Something is perhaps amiss, as the third is certainly a modal validity (in normal alethic modal logics which aim to regiment the notion of necessary truth). Which modal logic are you working in?
(1) holds in any normal modal logic, as any tautology like $(P \to P)$ is a theorem, and necessitations of theorems are theorems.
(2) is an instance of a tautology so is a theorem.
As I say (3) is in most systems (an instance of) a modal axiom, reflecting the truism that if $P$ is necessarily true, then it is plain true. [If the box is read e.g. deontically, as meaning "it ought to be the case that", then the principle obviously fails, as things that ought to be the case aren't always the case. But in a modal logic with the box intended to be read alethically, as meaning "it is necessarily true that" the principle is evidently sound.]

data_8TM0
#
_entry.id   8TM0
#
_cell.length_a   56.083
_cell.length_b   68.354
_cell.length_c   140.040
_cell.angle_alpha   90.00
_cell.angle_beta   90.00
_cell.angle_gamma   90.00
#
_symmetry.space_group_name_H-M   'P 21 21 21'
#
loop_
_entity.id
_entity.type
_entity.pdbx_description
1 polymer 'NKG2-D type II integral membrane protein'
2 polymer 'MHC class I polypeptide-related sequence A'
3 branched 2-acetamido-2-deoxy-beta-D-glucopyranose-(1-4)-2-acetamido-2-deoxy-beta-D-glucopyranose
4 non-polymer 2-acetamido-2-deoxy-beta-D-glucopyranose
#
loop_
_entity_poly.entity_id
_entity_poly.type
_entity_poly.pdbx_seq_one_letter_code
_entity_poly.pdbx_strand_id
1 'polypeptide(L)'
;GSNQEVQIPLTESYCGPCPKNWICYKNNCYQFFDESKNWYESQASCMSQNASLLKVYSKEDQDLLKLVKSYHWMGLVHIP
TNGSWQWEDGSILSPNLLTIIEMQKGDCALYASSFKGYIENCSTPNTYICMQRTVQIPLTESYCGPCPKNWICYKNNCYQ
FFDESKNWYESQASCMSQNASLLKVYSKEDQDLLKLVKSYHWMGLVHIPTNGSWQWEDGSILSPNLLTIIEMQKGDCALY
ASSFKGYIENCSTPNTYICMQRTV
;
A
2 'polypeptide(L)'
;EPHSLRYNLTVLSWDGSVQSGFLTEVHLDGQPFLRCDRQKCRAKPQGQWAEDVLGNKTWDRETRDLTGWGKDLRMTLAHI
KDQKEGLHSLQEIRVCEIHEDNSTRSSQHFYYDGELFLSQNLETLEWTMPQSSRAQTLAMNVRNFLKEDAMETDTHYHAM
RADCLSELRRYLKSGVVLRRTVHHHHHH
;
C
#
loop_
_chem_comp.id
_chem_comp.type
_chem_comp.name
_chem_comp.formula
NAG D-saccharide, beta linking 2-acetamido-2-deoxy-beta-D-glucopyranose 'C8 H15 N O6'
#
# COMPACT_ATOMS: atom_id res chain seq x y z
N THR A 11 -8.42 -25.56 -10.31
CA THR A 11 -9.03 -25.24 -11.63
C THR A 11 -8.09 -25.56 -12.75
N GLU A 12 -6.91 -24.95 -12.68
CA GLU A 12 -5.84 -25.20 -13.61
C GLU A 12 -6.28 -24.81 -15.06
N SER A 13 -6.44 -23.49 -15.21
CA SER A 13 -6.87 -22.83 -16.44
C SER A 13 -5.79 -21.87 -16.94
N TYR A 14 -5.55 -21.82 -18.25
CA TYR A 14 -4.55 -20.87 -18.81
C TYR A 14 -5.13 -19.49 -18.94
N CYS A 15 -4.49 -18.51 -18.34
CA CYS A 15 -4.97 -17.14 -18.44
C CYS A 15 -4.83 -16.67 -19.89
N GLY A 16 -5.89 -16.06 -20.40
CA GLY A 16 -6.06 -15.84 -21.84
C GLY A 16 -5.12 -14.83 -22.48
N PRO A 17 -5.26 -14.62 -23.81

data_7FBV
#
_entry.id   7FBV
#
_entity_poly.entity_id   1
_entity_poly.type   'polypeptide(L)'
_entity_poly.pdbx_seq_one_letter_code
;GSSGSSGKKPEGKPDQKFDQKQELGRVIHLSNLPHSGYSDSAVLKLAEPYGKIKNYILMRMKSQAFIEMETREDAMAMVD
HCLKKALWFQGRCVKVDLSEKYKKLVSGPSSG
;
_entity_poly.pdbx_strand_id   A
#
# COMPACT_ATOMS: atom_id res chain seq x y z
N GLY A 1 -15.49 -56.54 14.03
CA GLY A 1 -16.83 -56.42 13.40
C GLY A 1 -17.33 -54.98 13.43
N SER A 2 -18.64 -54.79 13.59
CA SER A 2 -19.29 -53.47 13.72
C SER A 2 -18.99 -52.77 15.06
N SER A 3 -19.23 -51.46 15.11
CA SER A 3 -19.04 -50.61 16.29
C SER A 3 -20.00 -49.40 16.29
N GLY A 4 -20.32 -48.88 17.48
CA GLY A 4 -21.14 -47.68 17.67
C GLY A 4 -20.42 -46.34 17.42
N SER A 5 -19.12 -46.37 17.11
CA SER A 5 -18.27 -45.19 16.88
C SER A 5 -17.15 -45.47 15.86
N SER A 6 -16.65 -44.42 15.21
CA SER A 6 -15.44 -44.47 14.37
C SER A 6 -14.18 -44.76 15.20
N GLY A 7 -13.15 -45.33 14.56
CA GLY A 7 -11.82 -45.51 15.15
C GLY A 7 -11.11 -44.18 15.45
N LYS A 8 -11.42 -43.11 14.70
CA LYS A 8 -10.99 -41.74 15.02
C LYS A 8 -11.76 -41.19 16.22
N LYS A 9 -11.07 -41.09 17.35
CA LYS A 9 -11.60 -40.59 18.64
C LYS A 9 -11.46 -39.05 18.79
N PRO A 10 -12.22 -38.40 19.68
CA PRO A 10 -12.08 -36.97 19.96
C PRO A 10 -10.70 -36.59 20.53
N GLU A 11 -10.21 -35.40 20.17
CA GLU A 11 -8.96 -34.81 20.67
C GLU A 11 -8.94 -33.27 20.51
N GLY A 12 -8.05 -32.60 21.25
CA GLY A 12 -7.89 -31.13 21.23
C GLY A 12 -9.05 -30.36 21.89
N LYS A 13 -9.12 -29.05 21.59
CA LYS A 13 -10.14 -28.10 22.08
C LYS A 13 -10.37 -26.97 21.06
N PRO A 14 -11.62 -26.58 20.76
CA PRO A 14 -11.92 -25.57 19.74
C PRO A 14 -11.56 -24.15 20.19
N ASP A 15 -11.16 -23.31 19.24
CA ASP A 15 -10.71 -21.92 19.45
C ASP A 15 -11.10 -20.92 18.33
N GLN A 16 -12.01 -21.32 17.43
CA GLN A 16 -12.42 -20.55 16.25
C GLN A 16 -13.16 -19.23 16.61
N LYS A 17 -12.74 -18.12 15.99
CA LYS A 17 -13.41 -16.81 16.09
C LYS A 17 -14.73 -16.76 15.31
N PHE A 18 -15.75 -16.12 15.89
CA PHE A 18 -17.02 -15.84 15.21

[I'd recommend the opening chapters of Rod Girle, Modal Logics and Philosophy (Acumen 2000, 2009) to anyone starting out on modal logic.]